The Advent of an Industry’s Collapse

The Advent of an Industry’s Collapse

Emma Kolakowski

November 4, 2020

In March of 2020 of the COVID-19 pandemic, the art, entertainment and cultural sectors began to shut down. Artists, entertainers and the many other industry employees have been either furloughed or outright fired, and many of their employers have been reaching desperate financial straits. Since March, Broadway has closed, musicians have canceled tours, cultural sites have closed their doors and TV and movie filming has halted. As 2020 draws to a close and COVID-19 remains a massive global threat, art and entertainment professionals are beginning to ask themselves the unthinkable question: can the industries ever come back?

Employees of the entertainment and arts industries are part of a massive microcosm of careers. It’s not just actors, singers and musicians whose careers have ground to a halt. Hair stylists, truck drivers, painters, sound engineers, seamstresses, sculptors, security staff, dancers, carpenters, ticket takers, hospitality staff and dozens of other jobs keep the entertainment and arts industries running. These employees have been out of work since March, and for many, savings are beginning to dry up. 

Individual employees are not the only ones facing complications due to COVID-19. Their employers are also facing an uncertain future. Arts institutions have never been rich sources of income and COVID-based closures have further threatened cultural centers, especially those that are reliant on having daily visitors. An NPR article from July indicates a third of museums interviewed describe themselves as facing a significant risk of permanent closure. These figures are concerning enough, yet it’s not only smaller cultural institutions that are suffering. So are the most massive bastions of the industry that are household names.

Some of the long-standing titans of the entertainment industry are already almost gone. Cirque Du Soleil, one of the largest circuses and a world-famous spectacle of acrobatic, musical and theatrical talent, declared bankruptcy in June. The company, which produces touring shows and holds a number of residencies across the world, laid off 95% of its staff in March. Entertainers who work on cruise ships and in theme parks are also grappling with unemployment. Disney is laying off 28,000 of its employees, despite having begun reopening its parks in July. Feld Entertainment, a less well-known company and yet still a large employer in the world of live entertainment, laid off 90% of its workforce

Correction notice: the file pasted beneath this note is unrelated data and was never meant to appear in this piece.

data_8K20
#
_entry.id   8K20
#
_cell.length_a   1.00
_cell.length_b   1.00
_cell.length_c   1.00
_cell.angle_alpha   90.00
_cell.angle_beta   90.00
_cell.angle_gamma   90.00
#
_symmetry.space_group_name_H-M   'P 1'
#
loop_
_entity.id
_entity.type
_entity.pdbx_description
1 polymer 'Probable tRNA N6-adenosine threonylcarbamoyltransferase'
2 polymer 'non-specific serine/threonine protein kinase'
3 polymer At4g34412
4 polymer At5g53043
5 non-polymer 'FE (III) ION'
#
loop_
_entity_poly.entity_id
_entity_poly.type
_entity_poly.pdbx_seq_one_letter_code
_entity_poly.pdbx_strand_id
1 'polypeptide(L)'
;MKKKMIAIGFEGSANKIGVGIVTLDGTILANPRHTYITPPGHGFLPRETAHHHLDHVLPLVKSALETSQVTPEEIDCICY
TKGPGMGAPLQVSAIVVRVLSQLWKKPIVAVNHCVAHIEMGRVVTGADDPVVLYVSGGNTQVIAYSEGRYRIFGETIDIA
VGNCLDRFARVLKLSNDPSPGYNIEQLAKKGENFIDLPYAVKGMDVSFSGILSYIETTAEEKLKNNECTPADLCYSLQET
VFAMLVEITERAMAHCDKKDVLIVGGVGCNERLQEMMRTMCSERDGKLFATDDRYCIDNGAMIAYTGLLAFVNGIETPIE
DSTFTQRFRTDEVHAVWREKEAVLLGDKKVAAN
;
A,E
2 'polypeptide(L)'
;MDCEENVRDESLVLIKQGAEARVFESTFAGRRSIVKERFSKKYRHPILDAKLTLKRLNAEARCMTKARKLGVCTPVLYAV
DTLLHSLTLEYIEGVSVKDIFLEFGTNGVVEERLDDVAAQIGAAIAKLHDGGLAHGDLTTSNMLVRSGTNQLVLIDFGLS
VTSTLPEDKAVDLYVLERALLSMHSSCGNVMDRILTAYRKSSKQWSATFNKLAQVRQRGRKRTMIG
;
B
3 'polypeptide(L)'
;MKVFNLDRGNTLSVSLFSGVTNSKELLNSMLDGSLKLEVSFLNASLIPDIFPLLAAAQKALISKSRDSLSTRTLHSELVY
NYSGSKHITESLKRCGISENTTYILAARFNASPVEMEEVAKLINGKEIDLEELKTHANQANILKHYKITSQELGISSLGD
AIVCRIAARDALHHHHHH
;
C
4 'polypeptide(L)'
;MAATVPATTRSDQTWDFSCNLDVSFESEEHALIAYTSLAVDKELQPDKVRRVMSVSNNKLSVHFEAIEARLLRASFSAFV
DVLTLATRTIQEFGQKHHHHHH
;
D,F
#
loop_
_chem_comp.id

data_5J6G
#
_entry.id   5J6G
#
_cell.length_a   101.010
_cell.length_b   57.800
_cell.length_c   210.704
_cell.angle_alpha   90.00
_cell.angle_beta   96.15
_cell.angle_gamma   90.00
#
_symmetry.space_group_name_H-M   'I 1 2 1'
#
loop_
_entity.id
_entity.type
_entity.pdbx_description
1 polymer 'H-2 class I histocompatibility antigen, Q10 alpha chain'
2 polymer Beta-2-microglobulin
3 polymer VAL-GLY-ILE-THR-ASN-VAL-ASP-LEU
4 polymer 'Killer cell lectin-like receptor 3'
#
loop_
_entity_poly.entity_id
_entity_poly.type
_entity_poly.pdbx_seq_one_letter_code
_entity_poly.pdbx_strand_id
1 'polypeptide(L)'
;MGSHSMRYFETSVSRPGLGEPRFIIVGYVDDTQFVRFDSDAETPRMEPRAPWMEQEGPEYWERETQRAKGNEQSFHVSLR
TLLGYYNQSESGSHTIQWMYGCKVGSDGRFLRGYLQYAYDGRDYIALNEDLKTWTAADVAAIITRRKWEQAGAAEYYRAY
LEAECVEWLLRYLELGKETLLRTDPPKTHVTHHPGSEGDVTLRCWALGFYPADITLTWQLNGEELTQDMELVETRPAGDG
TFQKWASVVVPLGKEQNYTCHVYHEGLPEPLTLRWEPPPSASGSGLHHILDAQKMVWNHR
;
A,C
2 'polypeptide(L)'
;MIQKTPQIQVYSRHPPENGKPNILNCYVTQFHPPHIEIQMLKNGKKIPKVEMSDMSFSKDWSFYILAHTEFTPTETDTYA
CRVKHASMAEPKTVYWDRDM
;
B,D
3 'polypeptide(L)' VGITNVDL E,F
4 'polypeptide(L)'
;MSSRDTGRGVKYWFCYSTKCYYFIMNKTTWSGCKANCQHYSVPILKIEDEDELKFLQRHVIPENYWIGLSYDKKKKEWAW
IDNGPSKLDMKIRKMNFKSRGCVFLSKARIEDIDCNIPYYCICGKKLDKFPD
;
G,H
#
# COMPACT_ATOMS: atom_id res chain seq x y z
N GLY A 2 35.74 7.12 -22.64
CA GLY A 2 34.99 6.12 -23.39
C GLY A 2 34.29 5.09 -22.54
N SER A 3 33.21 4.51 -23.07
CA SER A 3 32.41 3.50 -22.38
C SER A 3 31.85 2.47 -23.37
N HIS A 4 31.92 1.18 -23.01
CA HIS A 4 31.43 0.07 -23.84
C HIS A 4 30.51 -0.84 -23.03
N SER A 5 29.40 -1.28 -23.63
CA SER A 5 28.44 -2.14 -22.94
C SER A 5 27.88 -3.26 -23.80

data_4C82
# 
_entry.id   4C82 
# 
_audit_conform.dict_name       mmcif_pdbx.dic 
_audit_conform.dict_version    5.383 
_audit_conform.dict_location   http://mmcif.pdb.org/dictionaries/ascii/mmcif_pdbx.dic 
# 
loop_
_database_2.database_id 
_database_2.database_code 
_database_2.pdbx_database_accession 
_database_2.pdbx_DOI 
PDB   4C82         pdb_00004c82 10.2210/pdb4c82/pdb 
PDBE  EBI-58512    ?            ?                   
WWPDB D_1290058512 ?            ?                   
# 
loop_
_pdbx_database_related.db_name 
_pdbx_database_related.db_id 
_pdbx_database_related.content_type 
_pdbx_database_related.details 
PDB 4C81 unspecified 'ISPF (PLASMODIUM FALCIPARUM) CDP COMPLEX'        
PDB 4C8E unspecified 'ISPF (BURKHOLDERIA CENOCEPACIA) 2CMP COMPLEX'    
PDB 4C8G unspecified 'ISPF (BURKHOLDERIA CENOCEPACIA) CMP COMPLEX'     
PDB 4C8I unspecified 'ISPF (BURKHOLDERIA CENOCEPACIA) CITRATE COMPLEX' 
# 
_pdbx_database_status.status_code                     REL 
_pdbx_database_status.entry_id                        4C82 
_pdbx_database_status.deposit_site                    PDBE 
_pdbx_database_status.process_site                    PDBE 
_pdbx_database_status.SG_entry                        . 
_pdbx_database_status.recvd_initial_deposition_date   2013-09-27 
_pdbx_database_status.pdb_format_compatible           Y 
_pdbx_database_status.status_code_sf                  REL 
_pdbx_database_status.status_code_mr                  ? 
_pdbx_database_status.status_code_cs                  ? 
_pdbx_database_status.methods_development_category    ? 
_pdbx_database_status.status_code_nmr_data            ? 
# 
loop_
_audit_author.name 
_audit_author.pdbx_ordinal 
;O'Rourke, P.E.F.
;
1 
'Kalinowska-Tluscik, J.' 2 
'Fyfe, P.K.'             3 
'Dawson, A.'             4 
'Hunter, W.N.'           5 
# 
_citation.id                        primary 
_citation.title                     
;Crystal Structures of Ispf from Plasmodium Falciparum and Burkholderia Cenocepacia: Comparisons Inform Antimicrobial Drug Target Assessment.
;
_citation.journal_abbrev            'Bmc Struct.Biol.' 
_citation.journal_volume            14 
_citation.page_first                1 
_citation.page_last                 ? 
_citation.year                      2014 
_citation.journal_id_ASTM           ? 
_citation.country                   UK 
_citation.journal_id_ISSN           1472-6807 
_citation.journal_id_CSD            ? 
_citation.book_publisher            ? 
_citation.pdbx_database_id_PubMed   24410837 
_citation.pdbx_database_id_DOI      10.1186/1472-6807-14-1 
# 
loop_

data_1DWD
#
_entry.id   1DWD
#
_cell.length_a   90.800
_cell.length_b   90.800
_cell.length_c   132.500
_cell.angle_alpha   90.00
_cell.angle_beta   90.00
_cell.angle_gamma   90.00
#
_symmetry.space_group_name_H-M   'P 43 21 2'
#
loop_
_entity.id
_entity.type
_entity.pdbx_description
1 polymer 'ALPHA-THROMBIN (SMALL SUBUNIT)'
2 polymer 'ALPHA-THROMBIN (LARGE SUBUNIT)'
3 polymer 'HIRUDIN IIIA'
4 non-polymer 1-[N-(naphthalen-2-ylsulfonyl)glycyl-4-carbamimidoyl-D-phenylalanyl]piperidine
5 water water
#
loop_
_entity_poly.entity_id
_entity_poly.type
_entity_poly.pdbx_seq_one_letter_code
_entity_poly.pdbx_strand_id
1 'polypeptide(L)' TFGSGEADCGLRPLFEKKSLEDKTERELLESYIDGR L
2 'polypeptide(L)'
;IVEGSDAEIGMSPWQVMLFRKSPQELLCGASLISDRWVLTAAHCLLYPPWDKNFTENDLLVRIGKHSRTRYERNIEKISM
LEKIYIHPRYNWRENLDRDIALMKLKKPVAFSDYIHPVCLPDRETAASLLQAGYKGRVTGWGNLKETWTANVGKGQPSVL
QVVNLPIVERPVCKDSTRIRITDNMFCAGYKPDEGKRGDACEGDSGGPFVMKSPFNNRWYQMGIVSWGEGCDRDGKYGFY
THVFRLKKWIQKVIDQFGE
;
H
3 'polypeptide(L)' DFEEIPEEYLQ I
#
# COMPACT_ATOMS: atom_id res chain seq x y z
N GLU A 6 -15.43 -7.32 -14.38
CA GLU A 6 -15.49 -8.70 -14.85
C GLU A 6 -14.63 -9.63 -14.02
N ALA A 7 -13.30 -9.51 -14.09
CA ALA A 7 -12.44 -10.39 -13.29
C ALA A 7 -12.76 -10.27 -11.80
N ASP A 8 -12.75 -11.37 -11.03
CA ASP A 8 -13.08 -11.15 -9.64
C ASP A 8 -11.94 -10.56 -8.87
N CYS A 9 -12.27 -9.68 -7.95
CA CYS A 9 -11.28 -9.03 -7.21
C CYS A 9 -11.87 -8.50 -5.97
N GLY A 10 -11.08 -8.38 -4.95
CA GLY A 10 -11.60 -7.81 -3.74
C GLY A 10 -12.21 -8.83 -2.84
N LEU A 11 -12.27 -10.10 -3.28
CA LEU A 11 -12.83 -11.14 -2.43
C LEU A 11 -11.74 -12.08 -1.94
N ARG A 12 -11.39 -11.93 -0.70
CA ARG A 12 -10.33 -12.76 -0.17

Wide-scale demonstrations have been held by entertainers, largely in the UK and Spain, and to a lesser extent in the US. The movement, called Red Alert or Red Alert for the Arts, focuses on a perceived lack of government support for out-of-work entertainment industry employees. Protests have occurred in a number of cities, consisting of a wide variety of affected workers and their supporters. Theaters, stadiums, clubs, venues and landmarks have been lit up in red to promote the movement.

In times like now, where entertainment is struggling perhaps more than ever, it’s worth reflecting how present art and media are in our day to day lives, especially since the advent of the COVID-19 pandemic. Art and culture  have provided hope, entertrainment and unity throughout this pandemic using technology to remain as available to the public as ever. Across the world, social media users were united over videos of musicians playing from their balconies. Hundreds of museums, galleries and historical sites uploaded virtual tours. Opera houses and theaters live-streamed performances. Art and entertainment have been a global source of both solace and unity in an age where there’s limited chance to engage in our usual day-to-day behaviors. The entertainment we’ve been able to access from within the safety of our own homes has given us comfort in a time where nothing else feels comforting.

Despite the immense struggles artistic and cultural institutions are facing due to the ceasing of ordinary operations, artists have been given the world the ability to relax and be entertained even while wondering how they would pay their rent. The arts, though long mocked as a non-viable career field, are consumed daily in some form or another by most of the world. COVID-19 will not disappear overnight, but even if it did, with the amount of damage already done to the arts and culture industries, some parts may never come back. As artists, entertainers, and all the affiliated workers wonder about the future of their careers, there’s no way to know what long-term effects COVID-19 will have on the entertainment that we’re used to taking for granted. 

Emma Kolakowski is a junior double-major in Theater and professional and public writing, whose love for the written word is matched only by her love of ramen. Emma hopes to pursue a career in publishing after graduation. When not buried in a book, she can be found building sets for the theater, fencing, or geeking out over art history.